To studier på smertestillende effekt av Percussor

To studier forklarer det mye om hvordan percussorbehandling reduserer smerte, og bekrefter mine teorier som er beskrevet i artikkelen om Percussor behanding. Nevner at nerver i huden skaper en interaksjon mellom de to områdene av hjernen som involverer smerte og berøring. Distraksjon sier de ikke er en del av den smertereduserende effekten.

How does vibration reduce pain?


Cutaneous vibration is able to reduce both clinical and experimental pain, an effect called vibratory analgesia. The traditional explanation for this phenomenon is that it is mediated by lateral inhibition at the segmental (spinal cord) level, in pain-coding cells with center-surround receptive fields. We evaluated this hypothesis by testing for two signs of lateral inhibition-namely (1) an effect of the distance between the noxious and vibratory stimuli and (2) an inhibition-induced shift in the perceived location of the noxious stimulus. The experiment involved continuous ratings of the pain from pressure applied to the back of a finger, alone and in the presence of vibration delivered to sites on the palm of the hand both near to and far from the site of painful stimulation. Neither prediction of the segmental hypothesis was supported. There was also little evidence to support the view (widely held by subjects) that distraction is the primary mechanism of vibratory analgesia. The results are more consistent with a recently proposed theory of interactions between two cortical areas that are primarily involved in coding pain and touch, respectively.

Vibratory antinociception: effects of vibration amplitude and frequency.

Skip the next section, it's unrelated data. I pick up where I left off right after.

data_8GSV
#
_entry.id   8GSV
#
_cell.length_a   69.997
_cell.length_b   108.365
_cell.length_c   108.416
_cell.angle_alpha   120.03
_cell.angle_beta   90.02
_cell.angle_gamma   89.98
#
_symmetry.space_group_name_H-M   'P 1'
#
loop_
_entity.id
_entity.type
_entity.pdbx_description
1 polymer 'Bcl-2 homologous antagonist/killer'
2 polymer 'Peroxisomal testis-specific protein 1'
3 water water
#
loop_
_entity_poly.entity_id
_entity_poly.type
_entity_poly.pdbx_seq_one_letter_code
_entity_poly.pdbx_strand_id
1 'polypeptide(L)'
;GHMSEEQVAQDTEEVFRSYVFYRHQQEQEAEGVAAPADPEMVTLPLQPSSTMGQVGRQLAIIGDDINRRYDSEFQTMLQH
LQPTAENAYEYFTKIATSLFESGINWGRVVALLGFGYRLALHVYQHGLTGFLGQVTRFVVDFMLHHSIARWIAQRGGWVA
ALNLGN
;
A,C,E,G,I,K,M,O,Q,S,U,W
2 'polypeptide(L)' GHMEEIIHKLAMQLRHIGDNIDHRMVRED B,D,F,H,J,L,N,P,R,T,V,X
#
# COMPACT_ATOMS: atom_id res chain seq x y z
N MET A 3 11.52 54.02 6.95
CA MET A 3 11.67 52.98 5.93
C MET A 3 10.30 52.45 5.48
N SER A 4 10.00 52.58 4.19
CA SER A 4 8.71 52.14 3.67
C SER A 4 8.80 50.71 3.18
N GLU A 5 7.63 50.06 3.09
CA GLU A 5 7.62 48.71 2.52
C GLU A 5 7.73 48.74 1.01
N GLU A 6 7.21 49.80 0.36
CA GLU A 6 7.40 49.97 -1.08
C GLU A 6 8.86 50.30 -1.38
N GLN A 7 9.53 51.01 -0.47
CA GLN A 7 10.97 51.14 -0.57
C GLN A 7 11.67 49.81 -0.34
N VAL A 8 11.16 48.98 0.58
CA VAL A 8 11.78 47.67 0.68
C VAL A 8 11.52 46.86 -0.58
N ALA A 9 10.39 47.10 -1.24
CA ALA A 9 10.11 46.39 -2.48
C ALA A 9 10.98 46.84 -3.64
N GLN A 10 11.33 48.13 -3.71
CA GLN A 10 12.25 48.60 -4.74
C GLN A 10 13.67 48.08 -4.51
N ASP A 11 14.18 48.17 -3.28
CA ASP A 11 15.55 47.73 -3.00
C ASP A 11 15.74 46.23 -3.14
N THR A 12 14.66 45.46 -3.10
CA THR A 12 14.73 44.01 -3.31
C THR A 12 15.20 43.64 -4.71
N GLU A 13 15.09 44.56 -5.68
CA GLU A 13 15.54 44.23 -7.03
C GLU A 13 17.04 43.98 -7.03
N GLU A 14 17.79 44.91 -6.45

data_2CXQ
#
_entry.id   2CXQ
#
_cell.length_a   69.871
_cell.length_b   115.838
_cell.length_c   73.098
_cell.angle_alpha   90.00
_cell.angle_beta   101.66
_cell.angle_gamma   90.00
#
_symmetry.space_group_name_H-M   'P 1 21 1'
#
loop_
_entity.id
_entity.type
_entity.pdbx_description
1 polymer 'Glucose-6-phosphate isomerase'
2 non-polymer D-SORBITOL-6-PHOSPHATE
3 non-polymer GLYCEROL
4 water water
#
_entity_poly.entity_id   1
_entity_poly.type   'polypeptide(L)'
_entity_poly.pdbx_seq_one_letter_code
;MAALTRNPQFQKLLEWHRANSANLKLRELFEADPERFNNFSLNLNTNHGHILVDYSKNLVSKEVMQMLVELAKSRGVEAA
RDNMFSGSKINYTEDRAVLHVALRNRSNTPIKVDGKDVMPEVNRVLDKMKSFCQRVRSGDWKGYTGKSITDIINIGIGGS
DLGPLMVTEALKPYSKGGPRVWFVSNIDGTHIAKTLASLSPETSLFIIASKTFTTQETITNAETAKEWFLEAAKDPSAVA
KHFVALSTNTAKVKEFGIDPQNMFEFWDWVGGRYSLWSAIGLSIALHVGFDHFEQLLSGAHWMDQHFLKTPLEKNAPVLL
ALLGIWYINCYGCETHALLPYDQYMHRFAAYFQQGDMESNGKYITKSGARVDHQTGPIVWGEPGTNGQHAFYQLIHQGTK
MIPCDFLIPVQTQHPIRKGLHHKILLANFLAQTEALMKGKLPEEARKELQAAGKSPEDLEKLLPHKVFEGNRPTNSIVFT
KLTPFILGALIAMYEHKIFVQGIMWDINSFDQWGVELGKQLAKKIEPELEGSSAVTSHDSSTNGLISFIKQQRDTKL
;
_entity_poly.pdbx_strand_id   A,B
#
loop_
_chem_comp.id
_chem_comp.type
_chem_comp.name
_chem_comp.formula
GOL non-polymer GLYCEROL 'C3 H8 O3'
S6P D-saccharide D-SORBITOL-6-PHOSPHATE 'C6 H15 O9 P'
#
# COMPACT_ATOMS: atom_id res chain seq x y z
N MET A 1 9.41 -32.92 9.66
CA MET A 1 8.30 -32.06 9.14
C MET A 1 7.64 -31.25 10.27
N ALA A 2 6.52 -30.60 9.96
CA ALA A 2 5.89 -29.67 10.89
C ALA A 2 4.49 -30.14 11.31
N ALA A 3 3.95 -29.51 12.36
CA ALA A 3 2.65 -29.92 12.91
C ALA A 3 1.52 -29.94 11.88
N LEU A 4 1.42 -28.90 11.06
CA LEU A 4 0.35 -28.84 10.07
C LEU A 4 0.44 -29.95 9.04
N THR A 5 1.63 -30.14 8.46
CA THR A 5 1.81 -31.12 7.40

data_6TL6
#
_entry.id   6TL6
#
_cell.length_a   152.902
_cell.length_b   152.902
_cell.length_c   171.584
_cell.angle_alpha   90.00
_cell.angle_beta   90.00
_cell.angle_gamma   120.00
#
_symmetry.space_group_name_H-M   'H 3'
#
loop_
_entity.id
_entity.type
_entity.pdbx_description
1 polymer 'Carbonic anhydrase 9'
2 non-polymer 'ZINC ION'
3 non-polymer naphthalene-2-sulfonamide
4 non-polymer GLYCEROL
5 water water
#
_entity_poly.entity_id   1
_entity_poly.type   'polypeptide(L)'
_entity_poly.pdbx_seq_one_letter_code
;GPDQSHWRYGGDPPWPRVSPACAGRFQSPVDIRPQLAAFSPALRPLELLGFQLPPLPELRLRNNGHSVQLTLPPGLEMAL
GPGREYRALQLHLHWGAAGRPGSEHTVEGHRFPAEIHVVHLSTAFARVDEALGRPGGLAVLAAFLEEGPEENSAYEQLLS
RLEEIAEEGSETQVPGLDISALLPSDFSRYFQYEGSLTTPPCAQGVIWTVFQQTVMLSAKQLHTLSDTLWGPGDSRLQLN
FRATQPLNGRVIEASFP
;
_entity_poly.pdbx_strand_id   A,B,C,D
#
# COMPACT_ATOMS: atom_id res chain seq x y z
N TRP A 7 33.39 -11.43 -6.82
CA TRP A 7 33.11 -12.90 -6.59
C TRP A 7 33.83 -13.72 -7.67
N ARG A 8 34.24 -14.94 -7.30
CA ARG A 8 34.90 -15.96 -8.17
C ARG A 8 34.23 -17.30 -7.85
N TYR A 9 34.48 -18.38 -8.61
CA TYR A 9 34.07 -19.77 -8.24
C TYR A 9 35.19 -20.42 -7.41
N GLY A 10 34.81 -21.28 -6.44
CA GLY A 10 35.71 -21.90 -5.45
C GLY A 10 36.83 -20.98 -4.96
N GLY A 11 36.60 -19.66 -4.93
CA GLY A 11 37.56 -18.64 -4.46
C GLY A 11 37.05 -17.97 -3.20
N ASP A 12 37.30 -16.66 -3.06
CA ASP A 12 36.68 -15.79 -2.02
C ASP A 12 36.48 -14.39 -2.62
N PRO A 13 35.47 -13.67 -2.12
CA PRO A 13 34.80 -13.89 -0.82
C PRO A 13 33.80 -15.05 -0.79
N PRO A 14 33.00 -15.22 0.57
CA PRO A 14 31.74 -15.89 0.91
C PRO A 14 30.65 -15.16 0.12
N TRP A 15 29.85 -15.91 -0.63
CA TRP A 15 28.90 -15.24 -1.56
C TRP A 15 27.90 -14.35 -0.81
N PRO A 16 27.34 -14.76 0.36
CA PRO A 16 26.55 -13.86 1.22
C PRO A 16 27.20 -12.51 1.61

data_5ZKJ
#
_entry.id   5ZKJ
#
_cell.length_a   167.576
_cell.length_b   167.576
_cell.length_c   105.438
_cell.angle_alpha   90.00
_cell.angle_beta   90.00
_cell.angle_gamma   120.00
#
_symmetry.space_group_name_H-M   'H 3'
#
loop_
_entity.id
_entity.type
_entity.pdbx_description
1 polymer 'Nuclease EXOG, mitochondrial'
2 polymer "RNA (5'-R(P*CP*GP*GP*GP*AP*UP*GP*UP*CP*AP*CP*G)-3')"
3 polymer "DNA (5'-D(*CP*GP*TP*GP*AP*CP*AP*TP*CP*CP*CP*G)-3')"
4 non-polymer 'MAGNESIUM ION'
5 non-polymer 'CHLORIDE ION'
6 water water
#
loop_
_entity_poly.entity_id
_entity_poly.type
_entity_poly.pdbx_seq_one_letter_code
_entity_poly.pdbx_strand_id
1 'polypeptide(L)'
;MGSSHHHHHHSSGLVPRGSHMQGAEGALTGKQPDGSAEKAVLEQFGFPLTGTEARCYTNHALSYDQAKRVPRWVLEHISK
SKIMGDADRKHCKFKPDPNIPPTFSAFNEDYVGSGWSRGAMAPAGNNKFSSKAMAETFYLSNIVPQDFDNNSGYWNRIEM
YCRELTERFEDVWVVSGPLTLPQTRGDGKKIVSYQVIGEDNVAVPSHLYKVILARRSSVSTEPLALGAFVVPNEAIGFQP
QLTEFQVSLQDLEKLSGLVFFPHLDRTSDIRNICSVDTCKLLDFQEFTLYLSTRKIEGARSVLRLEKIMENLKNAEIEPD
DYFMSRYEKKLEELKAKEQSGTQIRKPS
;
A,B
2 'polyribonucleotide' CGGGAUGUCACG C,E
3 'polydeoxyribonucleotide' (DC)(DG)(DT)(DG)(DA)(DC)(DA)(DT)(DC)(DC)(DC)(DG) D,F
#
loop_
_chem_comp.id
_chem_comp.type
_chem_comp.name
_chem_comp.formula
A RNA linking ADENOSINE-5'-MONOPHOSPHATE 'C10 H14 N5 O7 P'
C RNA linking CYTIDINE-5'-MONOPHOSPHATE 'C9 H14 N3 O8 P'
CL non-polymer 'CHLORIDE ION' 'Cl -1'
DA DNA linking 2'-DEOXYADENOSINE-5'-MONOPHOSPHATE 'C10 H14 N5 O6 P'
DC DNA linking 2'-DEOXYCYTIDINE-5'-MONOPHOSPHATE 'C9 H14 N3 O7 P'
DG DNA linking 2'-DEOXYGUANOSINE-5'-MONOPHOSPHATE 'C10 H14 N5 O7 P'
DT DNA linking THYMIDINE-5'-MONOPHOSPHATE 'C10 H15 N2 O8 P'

The ability of cutaneous vibration to compromise detection of a nociceptive stimulus was examined in 2 sets of psychophysical experiments. The noxious stimulus was a 10-millisecond burst of radiant heat from a CO2 laser; at the near-threshold levels used it generally yielded a mild pricking sensation. In both experiments, the detectability (de′) of the laser was measured in the presence of different vibratory stimuli and in the absence of vibration. Periods of vibration lasted 10 seconds, bracketing the time of occurrence of the laser. Vibratory and laser stimuli were presented 2.3 cm apart on the dorsal surface of the forearm. Confidence rating procedures yielded receiver operating characteristic curves from which detectability of the laser was calculated. In an amplitude study, vibrations ranging from 10 to 45 dB above threshold were used; results indicated that nociceptive sensitivity gradually declined as vibration amplitude increased. In a frequency study, vibrations ranging from 20 to 230 Hz were used; all interfered with nociception. Combining the results of the 2 studies permitted the conclusion that signals in multiple vibrotactile channels are able to modulate nociception. No one mechanoreceptive channel appears to have a privileged role.

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